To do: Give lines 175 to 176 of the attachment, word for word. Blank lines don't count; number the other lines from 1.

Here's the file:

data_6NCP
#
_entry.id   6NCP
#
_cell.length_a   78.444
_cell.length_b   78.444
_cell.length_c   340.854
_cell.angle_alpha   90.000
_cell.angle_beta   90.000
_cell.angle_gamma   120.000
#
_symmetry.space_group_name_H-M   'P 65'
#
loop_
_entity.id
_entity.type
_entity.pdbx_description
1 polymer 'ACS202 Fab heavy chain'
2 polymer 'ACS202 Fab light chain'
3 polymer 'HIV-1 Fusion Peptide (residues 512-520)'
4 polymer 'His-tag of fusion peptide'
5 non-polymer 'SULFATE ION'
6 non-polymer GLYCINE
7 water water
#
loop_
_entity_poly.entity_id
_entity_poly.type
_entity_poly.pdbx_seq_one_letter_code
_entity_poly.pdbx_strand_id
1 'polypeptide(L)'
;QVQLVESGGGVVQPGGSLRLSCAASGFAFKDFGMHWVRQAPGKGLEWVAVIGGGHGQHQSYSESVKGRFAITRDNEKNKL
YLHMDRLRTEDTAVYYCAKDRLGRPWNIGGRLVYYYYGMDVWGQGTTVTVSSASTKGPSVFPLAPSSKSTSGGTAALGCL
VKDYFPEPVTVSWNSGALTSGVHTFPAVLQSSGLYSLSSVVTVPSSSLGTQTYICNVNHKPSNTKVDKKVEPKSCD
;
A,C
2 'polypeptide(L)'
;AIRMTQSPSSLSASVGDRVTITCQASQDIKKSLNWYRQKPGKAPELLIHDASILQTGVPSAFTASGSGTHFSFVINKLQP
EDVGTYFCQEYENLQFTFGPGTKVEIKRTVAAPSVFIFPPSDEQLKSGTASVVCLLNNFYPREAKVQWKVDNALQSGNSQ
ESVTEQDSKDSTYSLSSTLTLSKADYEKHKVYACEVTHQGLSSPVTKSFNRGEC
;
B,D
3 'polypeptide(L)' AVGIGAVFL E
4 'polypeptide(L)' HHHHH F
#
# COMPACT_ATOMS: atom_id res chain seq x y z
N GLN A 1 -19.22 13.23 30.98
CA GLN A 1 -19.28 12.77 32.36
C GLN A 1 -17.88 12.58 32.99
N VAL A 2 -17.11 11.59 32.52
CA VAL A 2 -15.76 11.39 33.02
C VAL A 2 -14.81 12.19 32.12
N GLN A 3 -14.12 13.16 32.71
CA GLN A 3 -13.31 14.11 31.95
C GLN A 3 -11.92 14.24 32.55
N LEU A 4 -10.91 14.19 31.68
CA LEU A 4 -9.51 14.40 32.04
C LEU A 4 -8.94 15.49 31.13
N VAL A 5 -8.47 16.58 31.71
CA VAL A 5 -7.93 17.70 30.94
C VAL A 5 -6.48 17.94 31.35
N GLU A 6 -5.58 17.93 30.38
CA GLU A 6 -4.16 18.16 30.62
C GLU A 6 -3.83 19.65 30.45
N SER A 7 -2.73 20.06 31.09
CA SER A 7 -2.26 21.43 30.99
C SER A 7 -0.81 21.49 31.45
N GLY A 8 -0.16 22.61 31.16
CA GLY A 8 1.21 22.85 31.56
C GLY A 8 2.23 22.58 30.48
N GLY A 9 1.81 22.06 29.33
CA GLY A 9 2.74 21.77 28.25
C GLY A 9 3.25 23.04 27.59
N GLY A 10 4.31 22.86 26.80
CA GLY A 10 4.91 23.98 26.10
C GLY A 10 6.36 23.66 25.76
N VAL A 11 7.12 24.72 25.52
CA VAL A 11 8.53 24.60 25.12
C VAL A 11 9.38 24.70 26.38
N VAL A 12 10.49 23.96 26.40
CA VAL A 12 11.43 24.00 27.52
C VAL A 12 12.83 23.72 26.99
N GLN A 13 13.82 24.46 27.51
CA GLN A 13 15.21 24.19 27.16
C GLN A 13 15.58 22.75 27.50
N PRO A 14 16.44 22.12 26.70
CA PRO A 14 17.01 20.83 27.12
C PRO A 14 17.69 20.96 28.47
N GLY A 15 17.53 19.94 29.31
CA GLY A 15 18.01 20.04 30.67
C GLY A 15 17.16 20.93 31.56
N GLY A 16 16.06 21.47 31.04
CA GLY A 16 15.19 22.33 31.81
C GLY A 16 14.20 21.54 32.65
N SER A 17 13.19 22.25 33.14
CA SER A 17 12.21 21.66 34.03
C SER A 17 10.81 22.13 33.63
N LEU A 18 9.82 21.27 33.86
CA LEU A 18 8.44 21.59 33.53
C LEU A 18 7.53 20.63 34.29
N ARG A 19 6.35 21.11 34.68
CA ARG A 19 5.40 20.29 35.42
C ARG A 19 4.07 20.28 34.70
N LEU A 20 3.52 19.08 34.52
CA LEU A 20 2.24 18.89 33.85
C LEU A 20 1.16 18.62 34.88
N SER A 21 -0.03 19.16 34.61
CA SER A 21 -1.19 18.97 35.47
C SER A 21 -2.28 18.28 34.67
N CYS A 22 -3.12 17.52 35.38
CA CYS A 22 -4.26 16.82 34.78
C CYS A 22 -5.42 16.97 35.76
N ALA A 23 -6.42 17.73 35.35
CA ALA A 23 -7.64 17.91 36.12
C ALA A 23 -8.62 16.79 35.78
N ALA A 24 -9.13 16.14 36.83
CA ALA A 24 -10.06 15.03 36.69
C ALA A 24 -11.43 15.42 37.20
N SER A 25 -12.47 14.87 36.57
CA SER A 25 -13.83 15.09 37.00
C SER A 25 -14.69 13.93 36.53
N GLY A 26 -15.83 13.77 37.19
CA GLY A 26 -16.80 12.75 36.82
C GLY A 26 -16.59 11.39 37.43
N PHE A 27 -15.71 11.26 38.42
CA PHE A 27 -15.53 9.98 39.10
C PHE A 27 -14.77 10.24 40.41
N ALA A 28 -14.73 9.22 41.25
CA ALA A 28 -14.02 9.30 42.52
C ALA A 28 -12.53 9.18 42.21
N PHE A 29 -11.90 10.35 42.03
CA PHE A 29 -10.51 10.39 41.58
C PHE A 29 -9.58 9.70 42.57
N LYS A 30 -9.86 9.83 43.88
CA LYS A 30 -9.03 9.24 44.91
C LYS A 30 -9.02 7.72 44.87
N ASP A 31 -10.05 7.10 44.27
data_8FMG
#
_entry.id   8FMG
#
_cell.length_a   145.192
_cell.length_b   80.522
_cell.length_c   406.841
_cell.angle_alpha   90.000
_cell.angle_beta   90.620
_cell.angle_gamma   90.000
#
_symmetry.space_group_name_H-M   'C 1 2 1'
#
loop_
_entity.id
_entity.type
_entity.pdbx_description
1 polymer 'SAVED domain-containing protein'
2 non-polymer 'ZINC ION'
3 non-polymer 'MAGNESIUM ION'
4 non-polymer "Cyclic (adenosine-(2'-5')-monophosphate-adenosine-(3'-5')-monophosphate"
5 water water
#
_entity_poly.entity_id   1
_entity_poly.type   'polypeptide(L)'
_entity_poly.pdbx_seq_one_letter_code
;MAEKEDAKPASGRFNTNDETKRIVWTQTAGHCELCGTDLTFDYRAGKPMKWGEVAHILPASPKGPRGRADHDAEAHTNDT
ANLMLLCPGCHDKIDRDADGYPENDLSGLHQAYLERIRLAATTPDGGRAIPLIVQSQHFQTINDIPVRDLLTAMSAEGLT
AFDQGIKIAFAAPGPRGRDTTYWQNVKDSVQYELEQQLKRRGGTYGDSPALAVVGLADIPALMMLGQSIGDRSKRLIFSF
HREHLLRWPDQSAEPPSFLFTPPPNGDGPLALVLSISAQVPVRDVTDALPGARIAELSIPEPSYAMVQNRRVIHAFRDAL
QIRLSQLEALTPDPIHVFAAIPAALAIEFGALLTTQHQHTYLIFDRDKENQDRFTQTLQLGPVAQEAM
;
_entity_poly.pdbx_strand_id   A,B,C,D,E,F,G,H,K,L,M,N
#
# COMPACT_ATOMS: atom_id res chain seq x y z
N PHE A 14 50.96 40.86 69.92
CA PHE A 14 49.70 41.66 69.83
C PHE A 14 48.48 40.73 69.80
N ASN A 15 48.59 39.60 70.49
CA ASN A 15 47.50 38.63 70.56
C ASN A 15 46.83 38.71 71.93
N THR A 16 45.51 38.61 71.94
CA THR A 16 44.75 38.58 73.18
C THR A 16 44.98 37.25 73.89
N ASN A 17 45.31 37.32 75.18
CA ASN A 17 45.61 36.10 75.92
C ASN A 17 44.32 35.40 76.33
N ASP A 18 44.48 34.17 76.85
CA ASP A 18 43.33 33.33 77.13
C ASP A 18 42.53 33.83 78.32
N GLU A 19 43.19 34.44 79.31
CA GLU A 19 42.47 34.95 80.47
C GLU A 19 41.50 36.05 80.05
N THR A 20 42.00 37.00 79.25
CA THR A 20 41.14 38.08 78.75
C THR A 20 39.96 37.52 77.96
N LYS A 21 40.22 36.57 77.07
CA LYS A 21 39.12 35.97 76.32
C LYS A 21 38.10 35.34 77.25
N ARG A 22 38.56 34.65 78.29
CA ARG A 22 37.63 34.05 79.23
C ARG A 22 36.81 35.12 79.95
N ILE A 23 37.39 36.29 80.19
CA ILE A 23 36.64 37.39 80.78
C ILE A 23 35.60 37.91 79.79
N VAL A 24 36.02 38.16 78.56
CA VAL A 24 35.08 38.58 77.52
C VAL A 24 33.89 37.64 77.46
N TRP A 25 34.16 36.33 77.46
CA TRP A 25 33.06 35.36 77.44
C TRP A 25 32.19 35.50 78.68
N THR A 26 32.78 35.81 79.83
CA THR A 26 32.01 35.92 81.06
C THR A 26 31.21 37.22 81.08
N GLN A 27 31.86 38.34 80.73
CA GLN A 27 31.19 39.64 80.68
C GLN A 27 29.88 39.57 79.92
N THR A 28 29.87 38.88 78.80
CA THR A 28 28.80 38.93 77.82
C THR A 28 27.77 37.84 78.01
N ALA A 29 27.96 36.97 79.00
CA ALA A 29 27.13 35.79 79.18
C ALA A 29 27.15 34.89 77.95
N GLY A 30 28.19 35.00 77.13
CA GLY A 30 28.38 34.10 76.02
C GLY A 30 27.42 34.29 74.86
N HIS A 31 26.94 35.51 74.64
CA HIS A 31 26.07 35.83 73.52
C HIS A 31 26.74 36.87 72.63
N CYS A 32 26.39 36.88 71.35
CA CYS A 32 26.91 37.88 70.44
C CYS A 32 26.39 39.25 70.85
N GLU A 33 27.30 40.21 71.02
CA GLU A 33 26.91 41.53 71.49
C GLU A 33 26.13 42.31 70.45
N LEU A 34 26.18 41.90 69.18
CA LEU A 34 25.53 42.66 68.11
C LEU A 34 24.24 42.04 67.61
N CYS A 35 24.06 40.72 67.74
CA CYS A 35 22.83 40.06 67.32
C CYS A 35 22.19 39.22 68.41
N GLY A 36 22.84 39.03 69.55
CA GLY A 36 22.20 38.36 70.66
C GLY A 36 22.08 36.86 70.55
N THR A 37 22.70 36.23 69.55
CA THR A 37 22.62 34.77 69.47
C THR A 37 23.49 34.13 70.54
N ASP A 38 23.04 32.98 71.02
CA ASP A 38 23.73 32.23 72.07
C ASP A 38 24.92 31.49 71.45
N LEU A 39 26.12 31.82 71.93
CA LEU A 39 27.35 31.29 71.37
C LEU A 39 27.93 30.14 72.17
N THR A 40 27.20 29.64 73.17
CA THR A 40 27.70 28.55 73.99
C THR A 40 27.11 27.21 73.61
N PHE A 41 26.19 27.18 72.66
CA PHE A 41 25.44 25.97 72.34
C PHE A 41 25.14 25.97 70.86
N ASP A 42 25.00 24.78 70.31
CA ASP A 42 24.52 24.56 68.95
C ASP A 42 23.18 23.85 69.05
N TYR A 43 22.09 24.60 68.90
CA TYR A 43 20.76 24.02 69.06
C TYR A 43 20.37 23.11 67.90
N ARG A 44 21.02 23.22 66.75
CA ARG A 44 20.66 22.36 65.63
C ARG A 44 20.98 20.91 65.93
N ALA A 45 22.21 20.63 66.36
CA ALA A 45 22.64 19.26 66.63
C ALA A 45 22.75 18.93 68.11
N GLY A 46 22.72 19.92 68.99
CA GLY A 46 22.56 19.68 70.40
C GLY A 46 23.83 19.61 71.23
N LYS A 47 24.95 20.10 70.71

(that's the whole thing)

C PHE A 14 48.48 40.73 69.80
N ASN A 15 48.59 39.60 70.49